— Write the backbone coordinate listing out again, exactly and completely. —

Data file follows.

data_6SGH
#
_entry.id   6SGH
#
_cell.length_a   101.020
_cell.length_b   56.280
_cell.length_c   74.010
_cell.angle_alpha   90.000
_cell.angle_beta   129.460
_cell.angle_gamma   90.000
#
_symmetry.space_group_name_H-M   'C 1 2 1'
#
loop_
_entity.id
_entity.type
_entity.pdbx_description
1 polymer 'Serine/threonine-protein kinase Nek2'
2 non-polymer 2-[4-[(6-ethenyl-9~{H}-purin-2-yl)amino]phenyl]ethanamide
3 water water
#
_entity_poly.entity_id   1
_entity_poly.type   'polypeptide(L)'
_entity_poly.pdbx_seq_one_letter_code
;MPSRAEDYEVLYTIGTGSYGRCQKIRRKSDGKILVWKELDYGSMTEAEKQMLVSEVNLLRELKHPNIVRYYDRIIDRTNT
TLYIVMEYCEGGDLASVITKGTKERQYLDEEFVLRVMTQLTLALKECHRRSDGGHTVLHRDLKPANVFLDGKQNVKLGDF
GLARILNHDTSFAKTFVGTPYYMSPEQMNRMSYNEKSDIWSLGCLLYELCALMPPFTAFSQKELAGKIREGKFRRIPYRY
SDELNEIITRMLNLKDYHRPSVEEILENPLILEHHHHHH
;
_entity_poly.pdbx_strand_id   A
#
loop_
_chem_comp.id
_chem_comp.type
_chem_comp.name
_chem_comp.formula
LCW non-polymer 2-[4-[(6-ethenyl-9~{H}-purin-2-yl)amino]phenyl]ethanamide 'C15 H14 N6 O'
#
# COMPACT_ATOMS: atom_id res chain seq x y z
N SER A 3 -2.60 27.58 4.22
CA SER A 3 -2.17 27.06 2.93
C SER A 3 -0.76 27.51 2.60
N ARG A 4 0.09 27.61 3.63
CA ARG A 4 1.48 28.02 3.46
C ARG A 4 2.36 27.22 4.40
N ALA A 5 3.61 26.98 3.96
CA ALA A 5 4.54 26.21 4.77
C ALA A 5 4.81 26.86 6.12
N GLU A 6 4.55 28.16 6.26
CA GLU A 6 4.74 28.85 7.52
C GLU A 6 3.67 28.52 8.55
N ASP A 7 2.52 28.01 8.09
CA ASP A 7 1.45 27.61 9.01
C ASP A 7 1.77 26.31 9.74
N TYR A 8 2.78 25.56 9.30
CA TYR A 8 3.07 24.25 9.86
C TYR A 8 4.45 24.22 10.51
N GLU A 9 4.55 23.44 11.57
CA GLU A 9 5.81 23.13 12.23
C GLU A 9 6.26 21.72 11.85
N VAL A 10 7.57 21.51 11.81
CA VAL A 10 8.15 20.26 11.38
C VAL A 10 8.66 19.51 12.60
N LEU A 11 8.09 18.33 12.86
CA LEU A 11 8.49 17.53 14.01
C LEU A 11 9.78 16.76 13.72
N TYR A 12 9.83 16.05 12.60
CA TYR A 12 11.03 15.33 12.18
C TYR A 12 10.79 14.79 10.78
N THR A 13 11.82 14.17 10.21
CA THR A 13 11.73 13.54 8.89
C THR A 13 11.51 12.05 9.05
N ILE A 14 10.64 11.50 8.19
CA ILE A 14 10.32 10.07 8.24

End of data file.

data_6SGH
#
_entry.id   6SGH
#
_cell.length_a   101.020
_cell.length_b   56.280
_cell.length_c   74.010
_cell.angle_alpha   90.000
_cell.angle_beta   129.460
_cell.angle_gamma   90.000
#
_symmetry.space_group_name_H-M   'C 1 2 1'
#
loop_
_entity.id
_entity.type
_entity.pdbx_description
1 polymer 'Serine/threonine-protein kinase Nek2'
2 non-polymer 2-[4-[(6-ethenyl-9~{H}-purin-2-yl)amino]phenyl]ethanamide
3 water water
#
_entity_poly.entity_id   1
_entity_poly.type   'polypeptide(L)'
_entity_poly.pdbx_seq_one_letter_code
;MPSRAEDYEVLYTIGTGSYGRCQKIRRKSDGKILVWKELDYGSMTEAEKQMLVSEVNLLRELKHPNIVRYYDRIIDRTNT
TLYIVMEYCEGGDLASVITKGTKERQYLDEEFVLRVMTQLTLALKECHRRSDGGHTVLHRDLKPANVFLDGKQNVKLGDF
GLARILNHDTSFAKTFVGTPYYMSPEQMNRMSYNEKSDIWSLGCLLYELCALMPPFTAFSQKELAGKIREGKFRRIPYRY
SDELNEIITRMLNLKDYHRPSVEEILENPLILEHHHHHH
;
_entity_poly.pdbx_strand_id   A
#
loop_
_chem_comp.id
_chem_comp.type
_chem_comp.name
_chem_comp.formula
LCW non-polymer 2-[4-[(6-ethenyl-9~{H}-purin-2-yl)amino]phenyl]ethanamide 'C15 H14 N6 O'
#
# COMPACT_ATOMS: atom_id res chain seq x y z
N SER A 3 -2.60 27.58 4.22
CA SER A 3 -2.17 27.06 2.93
C SER A 3 -0.76 27.51 2.60
N ARG A 4 0.09 27.61 3.63
CA ARG A 4 1.48 28.02 3.46
C ARG A 4 2.36 27.22 4.40
N ALA A 5 3.61 26.98 3.96
CA ALA A 5 4.54 26.21 4.77
C ALA A 5 4.81 26.86 6.12
N GLU A 6 4.55 28.16 6.26
CA GLU A 6 4.74 28.85 7.52
C GLU A 6 3.67 28.52 8.55
N ASP A 7 2.52 28.01 8.09
CA ASP A 7 1.45 27.61 9.01
C ASP A 7 1.77 26.31 9.74
N TYR A 8 2.78 25.56 9.30
CA TYR A 8 3.07 24.25 9.86
C TYR A 8 4.45 24.22 10.51
N GLU A 9 4.55 23.44 11.57
CA GLU A 9 5.81 23.13 12.23
C GLU A 9 6.26 21.72 11.85
N VAL A 10 7.57 21.51 11.81
CA VAL A 10 8.15 20.26 11.38
C VAL A 10 8.66 19.51 12.60
N LEU A 11 8.09 18.33 12.86
CA LEU A 11 8.49 17.53 14.01
C LEU A 11 9.78 16.76 13.72
N TYR A 12 9.83 16.05 12.60
CA TYR A 12 11.03 15.33 12.18
C TYR A 12 10.79 14.79 10.78
N THR A 13 11.82 14.17 10.21
CA THR A 13 11.73 13.54 8.89
C THR A 13 11.51 12.05 9.05
N ILE A 14 10.64 11.50 8.19
CA ILE A 14 10.32 10.07 8.24